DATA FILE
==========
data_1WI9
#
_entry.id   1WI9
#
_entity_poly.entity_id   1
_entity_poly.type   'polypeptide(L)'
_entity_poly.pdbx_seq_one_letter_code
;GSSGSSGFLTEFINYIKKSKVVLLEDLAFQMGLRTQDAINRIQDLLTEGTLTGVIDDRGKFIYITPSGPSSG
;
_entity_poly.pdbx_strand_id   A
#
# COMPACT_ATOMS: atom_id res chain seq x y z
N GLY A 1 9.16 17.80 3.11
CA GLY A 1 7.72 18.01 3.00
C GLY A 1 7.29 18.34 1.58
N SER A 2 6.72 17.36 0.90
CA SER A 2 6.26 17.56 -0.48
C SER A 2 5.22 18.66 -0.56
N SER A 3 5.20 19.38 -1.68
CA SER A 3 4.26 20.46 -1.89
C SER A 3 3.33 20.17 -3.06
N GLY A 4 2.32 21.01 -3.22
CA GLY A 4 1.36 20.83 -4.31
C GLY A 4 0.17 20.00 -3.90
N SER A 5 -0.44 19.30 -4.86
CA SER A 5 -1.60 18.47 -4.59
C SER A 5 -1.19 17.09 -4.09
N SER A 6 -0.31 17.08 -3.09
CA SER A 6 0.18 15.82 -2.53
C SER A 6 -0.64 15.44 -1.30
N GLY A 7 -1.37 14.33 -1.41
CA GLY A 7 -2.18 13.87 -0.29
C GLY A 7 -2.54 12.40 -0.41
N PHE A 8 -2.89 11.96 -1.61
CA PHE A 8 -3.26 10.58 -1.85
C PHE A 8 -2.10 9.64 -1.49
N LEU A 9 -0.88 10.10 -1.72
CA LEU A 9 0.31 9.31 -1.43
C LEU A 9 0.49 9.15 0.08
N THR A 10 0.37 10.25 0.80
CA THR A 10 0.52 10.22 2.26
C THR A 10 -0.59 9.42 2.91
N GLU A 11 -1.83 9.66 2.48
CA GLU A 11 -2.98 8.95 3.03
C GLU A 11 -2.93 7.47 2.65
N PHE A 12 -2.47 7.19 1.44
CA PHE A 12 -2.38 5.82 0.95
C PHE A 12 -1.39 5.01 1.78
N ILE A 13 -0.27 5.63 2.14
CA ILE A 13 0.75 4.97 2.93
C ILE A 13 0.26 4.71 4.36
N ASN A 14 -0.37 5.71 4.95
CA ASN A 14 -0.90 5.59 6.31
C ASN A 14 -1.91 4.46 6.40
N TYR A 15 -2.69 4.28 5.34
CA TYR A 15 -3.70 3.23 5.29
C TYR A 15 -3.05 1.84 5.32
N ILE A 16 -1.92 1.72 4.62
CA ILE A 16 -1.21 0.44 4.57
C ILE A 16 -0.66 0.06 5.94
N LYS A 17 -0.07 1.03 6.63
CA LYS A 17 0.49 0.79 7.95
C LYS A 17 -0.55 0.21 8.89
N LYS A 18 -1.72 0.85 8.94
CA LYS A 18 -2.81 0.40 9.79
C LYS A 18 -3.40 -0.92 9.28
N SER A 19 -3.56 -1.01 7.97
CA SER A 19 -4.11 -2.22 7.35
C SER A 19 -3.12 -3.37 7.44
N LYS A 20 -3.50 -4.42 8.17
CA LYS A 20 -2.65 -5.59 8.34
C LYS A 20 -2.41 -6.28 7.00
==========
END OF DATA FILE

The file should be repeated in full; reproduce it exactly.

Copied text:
data_1WI9
#
_entry.id   1WI9
#
_entity_poly.entity_id   1
_entity_poly.type   'polypeptide(L)'
_entity_poly.pdbx_seq_one_letter_code
;GSSGSSGFLTEFINYIKKSKVVLLEDLAFQMGLRTQDAINRIQDLLTEGTLTGVIDDRGKFIYITPSGPSSG
;
_entity_poly.pdbx_strand_id   A
#
# COMPACT_ATOMS: atom_id res chain seq x y z
N GLY A 1 9.16 17.80 3.11
CA GLY A 1 7.72 18.01 3.00
C GLY A 1 7.29 18.34 1.58
N SER A 2 6.72 17.36 0.90
CA SER A 2 6.26 17.56 -0.48
C SER A 2 5.22 18.66 -0.56
N SER A 3 5.20 19.38 -1.68
CA SER A 3 4.26 20.46 -1.89
C SER A 3 3.33 20.17 -3.06
N GLY A 4 2.32 21.01 -3.22
CA GLY A 4 1.36 20.83 -4.31
C GLY A 4 0.17 20.00 -3.90
N SER A 5 -0.44 19.30 -4.86
CA SER A 5 -1.60 18.47 -4.59
C SER A 5 -1.19 17.09 -4.09
N SER A 6 -0.31 17.08 -3.09
CA SER A 6 0.18 15.82 -2.53
C SER A 6 -0.64 15.44 -1.30
N GLY A 7 -1.37 14.33 -1.41
CA GLY A 7 -2.18 13.87 -0.29
C GLY A 7 -2.54 12.40 -0.41
N PHE A 8 -2.89 11.96 -1.61
CA PHE A 8 -3.26 10.58 -1.85
C PHE A 8 -2.10 9.64 -1.49
N LEU A 9 -0.88 10.10 -1.72
CA LEU A 9 0.31 9.31 -1.43
C LEU A 9 0.49 9.15 0.08
N THR A 10 0.37 10.25 0.80
CA THR A 10 0.52 10.22 2.26
C THR A 10 -0.59 9.42 2.91
N GLU A 11 -1.83 9.66 2.48
CA GLU A 11 -2.98 8.95 3.03
C GLU A 11 -2.93 7.47 2.65
N PHE A 12 -2.47 7.19 1.44
CA PHE A 12 -2.38 5.82 0.95
C PHE A 12 -1.39 5.01 1.78
N ILE A 13 -0.27 5.63 2.14
CA ILE A 13 0.75 4.97 2.93
C ILE A 13 0.26 4.71 4.36
N ASN A 14 -0.37 5.71 4.95
CA ASN A 14 -0.90 5.59 6.31
C ASN A 14 -1.91 4.46 6.40
N TYR A 15 -2.69 4.28 5.34
CA TYR A 15 -3.70 3.23 5.29
C TYR A 15 -3.05 1.84 5.32
N ILE A 16 -1.92 1.72 4.62
CA ILE A 16 -1.21 0.44 4.57
C ILE A 16 -0.66 0.06 5.94
N LYS A 17 -0.07 1.03 6.63
CA LYS A 17 0.49 0.79 7.95
C LYS A 17 -0.55 0.21 8.89
N LYS A 18 -1.72 0.85 8.94
CA LYS A 18 -2.81 0.40 9.79
C LYS A 18 -3.40 -0.92 9.28
N SER A 19 -3.56 -1.01 7.97
CA SER A 19 -4.11 -2.22 7.35
C SER A 19 -3.12 -3.37 7.44
N LYS A 20 -3.50 -4.42 8.17
CA LYS A 20 -2.65 -5.59 8.34
C LYS A 20 -2.41 -6.28 7.00